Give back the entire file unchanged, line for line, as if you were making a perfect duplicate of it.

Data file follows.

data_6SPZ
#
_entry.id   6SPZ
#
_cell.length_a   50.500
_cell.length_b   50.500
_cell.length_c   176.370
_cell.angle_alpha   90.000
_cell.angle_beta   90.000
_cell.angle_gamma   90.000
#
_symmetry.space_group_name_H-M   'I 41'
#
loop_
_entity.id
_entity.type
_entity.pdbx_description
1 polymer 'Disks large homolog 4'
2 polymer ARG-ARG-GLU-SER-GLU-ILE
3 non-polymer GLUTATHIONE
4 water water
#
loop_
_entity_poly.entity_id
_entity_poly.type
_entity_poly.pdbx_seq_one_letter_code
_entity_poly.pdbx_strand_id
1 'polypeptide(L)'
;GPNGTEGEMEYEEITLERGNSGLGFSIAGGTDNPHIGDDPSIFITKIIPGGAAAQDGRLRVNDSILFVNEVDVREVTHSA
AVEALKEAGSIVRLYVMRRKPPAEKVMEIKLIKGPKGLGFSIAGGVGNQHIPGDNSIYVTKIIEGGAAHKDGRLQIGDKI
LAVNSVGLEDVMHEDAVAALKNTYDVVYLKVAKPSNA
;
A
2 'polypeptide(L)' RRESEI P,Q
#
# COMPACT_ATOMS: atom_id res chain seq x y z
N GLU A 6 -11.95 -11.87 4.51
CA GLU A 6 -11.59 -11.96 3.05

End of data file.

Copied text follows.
data_6SPZ
#
_entry.id   6SPZ
#
_cell.length_a   50.500
_cell.length_b   50.500
_cell.length_c   176.370
_cell.angle_alpha   90.000
_cell.angle_beta   90.000
_cell.angle_gamma   90.000
#
_symmetry.space_group_name_H-M   'I 41'
#
loop_
_entity.id
_entity.type
_entity.pdbx_description
1 polymer 'Disks large homolog 4'
2 polymer ARG-ARG-GLU-SER-GLU-ILE
3 non-polymer GLUTATHIONE
4 water water
#
loop_
_entity_poly.entity_id
_entity_poly.type
_entity_poly.pdbx_seq_one_letter_code
_entity_poly.pdbx_strand_id
1 'polypeptide(L)'
;GPNGTEGEMEYEEITLERGNSGLGFSIAGGTDNPHIGDDPSIFITKIIPGGAAAQDGRLRVNDSILFVNEVDVREVTHSA
AVEALKEAGSIVRLYVMRRKPPAEKVMEIKLIKGPKGLGFSIAGGVGNQHIPGDNSIYVTKIIEGGAAHKDGRLQIGDKI
LAVNSVGLEDVMHEDAVAALKNTYDVVYLKVAKPSNA
;
A
2 'polypeptide(L)' RRESEI P,Q
#
# COMPACT_ATOMS: atom_id res chain seq x y z
N GLU A 6 -11.95 -11.87 4.51
CA GLU A 6 -11.59 -11.96 3.05